Thursday, 27 September 2018

How to run the HCW to configure hybrid from Exchange Server to Exchange Online

I’ve put together a comprehensive list of my notes on how to implement an Exchange Hybrid to Office 365 with Exchange 2016. This is something I have done countless times now, but I always forget some of the finer details every time I do it, so this is for my own archive more than anything.
The setup in this example is simple, there is a single Exchange Server on premise which is used for:
  • Email administration (both on premise and Office 365)
  • Local SMTP relay for devices with no Internet route
The topology looks something like this, a single Exchange 2016 sits on premise, there is a firewall between it and the Internet. All external MX Records point to Office 365, the firewall is configured to all the Exchange Server out to the EXO IP’s on SMTP TCP 25. It also allows inbound SMTP TCP 25 which is NAT’d to the Exchange Server. In addition to this the NAT rule also include HTTPS TCP 443 from anywhere.

I’m going to assume you have the following things already configured:
  1. Install Exchange Server 2016 (latest CU)
  2. Configure Exchange Server
    1. Virtual Directories with External URL’s (e.g mail.domain.com)
  3. Configure External DNS
  4. Configure Exchange Certificates
    1. A wildcard certificate is best, but if you do not have a wildcard certificate ensure your certificate has multiple Subject Alternative Names (SAN’s) to cover things like mail.domain.com, autodiscover.domain.com to prevent any certificate warnings from Outlook.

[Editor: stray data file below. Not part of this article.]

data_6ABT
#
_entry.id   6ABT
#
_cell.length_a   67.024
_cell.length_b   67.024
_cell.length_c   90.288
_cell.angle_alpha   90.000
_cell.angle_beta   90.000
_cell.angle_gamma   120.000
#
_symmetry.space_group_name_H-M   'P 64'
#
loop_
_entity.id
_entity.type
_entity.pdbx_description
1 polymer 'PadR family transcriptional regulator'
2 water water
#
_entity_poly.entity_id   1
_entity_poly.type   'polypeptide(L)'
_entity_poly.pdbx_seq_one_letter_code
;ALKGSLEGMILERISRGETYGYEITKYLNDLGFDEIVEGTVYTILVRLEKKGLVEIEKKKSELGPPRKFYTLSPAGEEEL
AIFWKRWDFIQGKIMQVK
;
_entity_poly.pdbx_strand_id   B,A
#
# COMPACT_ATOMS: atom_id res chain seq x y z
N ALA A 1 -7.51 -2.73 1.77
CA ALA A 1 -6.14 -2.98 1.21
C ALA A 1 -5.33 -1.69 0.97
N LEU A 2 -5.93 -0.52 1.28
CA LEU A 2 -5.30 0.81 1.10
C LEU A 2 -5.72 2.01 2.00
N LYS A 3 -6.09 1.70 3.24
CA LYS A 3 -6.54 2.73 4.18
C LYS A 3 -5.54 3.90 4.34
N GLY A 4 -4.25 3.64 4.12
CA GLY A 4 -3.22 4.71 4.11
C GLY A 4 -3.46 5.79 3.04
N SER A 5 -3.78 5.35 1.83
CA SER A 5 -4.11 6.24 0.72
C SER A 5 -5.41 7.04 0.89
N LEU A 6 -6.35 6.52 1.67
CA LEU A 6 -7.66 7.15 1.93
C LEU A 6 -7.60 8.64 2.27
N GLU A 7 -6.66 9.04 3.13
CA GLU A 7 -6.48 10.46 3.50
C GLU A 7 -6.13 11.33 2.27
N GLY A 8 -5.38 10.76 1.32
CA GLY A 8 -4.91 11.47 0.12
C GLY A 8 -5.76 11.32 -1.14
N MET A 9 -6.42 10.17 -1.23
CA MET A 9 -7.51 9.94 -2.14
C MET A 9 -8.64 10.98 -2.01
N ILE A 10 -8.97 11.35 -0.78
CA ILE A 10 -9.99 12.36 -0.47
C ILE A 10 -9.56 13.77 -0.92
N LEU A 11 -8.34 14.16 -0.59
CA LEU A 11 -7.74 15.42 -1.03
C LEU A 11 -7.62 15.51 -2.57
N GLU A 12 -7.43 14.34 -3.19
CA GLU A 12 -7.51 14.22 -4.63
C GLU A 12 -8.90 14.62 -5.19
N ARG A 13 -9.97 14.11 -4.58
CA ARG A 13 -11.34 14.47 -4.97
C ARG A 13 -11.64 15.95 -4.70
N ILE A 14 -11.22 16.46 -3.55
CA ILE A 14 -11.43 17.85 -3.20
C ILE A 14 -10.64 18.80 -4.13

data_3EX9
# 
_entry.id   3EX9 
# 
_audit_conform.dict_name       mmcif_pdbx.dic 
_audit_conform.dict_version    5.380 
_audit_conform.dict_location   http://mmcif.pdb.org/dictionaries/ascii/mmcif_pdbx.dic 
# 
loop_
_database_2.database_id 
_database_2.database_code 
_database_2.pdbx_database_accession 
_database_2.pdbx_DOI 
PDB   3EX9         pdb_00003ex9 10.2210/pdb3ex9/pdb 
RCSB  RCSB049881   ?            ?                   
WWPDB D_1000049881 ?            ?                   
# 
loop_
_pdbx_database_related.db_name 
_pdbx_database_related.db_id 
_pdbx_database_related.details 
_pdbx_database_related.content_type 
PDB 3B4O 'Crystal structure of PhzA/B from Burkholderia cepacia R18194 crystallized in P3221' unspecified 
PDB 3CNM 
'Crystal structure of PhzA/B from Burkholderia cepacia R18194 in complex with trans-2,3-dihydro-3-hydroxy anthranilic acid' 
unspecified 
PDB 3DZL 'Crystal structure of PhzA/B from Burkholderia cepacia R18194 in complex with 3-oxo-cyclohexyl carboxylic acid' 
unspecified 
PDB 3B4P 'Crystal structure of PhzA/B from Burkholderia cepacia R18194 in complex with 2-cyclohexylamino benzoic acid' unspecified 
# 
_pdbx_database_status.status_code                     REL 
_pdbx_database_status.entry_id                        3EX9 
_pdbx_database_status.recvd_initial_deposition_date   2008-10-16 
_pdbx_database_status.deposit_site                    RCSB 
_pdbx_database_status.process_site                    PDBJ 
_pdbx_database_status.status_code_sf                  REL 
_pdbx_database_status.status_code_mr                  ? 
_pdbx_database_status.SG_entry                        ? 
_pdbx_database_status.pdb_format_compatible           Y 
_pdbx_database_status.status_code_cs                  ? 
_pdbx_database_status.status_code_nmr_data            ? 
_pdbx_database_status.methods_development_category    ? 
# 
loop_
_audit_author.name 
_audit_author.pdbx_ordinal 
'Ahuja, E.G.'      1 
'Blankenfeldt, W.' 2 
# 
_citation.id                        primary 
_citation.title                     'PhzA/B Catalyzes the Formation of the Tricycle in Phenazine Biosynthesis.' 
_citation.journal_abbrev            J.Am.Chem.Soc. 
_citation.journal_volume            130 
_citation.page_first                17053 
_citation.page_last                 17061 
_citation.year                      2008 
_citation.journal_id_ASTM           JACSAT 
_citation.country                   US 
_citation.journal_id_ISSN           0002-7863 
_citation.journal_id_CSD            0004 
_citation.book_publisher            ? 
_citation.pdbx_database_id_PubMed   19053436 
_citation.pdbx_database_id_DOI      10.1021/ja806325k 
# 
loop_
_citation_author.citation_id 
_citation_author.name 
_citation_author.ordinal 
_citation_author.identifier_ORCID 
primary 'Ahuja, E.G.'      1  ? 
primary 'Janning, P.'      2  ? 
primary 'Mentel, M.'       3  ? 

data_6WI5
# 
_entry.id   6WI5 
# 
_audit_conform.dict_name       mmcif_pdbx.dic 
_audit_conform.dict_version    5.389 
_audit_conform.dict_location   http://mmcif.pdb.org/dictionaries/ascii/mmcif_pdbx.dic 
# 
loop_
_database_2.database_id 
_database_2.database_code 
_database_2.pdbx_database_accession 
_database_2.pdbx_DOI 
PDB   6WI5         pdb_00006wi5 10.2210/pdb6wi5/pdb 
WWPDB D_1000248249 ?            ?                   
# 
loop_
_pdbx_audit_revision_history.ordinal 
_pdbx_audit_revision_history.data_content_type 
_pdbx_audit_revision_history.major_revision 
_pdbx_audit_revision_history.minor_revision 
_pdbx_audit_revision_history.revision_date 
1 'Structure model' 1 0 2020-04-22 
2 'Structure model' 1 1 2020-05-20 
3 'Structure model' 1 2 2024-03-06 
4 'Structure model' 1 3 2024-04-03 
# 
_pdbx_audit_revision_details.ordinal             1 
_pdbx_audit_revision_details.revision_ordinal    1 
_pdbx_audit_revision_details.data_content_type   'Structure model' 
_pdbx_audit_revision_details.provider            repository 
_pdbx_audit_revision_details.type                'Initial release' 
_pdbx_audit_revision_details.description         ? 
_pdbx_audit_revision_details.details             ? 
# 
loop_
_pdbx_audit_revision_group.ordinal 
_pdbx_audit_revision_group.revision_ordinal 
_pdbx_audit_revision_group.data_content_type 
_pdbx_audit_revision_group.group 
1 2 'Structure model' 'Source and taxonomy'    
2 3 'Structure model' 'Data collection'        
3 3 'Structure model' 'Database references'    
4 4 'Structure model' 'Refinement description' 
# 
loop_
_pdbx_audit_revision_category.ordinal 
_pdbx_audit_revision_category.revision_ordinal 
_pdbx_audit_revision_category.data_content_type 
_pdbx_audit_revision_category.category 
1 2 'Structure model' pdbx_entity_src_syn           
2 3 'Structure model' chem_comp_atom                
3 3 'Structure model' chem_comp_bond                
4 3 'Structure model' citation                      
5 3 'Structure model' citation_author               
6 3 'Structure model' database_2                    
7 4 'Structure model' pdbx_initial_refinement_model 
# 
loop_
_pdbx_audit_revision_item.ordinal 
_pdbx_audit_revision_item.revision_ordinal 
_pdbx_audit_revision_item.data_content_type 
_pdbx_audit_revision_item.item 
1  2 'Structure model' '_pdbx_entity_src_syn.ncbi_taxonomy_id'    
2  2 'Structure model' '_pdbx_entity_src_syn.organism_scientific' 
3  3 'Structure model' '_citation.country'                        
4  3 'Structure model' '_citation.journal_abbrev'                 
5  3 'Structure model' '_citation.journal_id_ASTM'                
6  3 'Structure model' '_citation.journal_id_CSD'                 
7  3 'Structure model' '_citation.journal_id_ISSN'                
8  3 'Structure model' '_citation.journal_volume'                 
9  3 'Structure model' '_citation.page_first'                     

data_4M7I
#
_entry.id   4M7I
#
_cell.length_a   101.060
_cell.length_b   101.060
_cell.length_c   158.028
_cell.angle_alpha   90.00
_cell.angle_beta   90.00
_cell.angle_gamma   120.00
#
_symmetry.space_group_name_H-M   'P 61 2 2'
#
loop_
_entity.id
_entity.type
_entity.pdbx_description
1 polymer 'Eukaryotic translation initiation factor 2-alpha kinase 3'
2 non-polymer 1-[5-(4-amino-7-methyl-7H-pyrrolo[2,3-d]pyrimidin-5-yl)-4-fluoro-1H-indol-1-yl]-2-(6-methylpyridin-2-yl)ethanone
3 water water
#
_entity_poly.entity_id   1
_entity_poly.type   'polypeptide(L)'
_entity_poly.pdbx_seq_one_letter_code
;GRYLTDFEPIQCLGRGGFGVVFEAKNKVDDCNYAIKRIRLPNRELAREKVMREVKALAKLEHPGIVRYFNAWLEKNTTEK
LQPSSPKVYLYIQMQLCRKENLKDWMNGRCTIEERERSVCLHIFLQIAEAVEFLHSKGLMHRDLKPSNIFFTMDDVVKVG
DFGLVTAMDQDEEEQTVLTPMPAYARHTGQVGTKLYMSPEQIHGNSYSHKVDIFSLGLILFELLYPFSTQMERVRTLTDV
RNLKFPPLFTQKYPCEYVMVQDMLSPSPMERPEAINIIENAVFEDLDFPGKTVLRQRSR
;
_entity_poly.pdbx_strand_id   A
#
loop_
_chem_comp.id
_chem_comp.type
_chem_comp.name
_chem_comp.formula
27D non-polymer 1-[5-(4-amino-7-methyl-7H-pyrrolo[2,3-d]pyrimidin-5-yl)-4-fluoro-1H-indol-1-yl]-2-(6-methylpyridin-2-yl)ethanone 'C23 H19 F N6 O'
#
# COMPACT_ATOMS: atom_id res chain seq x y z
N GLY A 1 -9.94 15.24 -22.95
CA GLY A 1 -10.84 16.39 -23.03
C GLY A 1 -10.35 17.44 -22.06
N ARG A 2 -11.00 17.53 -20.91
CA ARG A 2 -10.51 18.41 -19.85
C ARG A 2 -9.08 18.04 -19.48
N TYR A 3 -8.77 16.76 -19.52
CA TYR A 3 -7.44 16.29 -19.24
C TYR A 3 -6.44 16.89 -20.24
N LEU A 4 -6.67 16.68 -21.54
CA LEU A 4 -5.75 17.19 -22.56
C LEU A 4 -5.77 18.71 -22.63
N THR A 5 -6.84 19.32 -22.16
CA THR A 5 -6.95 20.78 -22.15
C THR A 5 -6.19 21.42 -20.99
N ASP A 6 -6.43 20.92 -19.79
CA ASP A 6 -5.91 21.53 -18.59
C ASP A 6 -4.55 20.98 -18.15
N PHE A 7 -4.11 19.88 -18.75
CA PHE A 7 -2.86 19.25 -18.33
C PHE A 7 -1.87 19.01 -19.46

In this post I’m going to cover the following with some lessons learned.
  1. Hybrid Configuration Wizard
  2. Verify and Test Hybrid
  3. Administering a Hybrid
Firewall Rules
Exchange Server should be presented to the Internet on TCP ports 25 and 443. The firewall rule should only accept incoming SMTP (TCP 25) from the Exchange Online IP’s. HTTPS (TCP 443) however should be open to all to ensure services such as Autodiscover work correctly. These rules should be done using NAT on your perimeter firewall.
The Exchange Server should be allowed out to the Exchange Online IP’s for SMTP (TCP 25). It’s advisable to only allow the server itself out and not the other nodes in the subnet.
MX Records
It’s possible to have your MX Records point to either Office 365 or the on premise server for a hybrid deployment. It’s my preference to always have these points to the Office 365 tenant. When your setup your custom domain for Office 365 you will be given the target address for your MX records to point.
Centralized Mail Flow
Centralized Mail Flow is when all your outbound mail is forced to go through the on premise Exchange Server. Personally I prefer all mail to be routed out via Office 365, ensure this option is not selected if you want Office 365 to route outbound mail.
Full or Minimal Hybrid
Full Hybrid gives the richest coexistence and will be required if your organization is going to retain hybrid for an extended period of time.  
Edge Transport
The Edge Transport server is an SMTP Relay which sits between your Exchange Server and the Internet, most commonly in a DMZ. You must decide if this is going to be in your topology before you run through the hybrid wizard.
AD Connect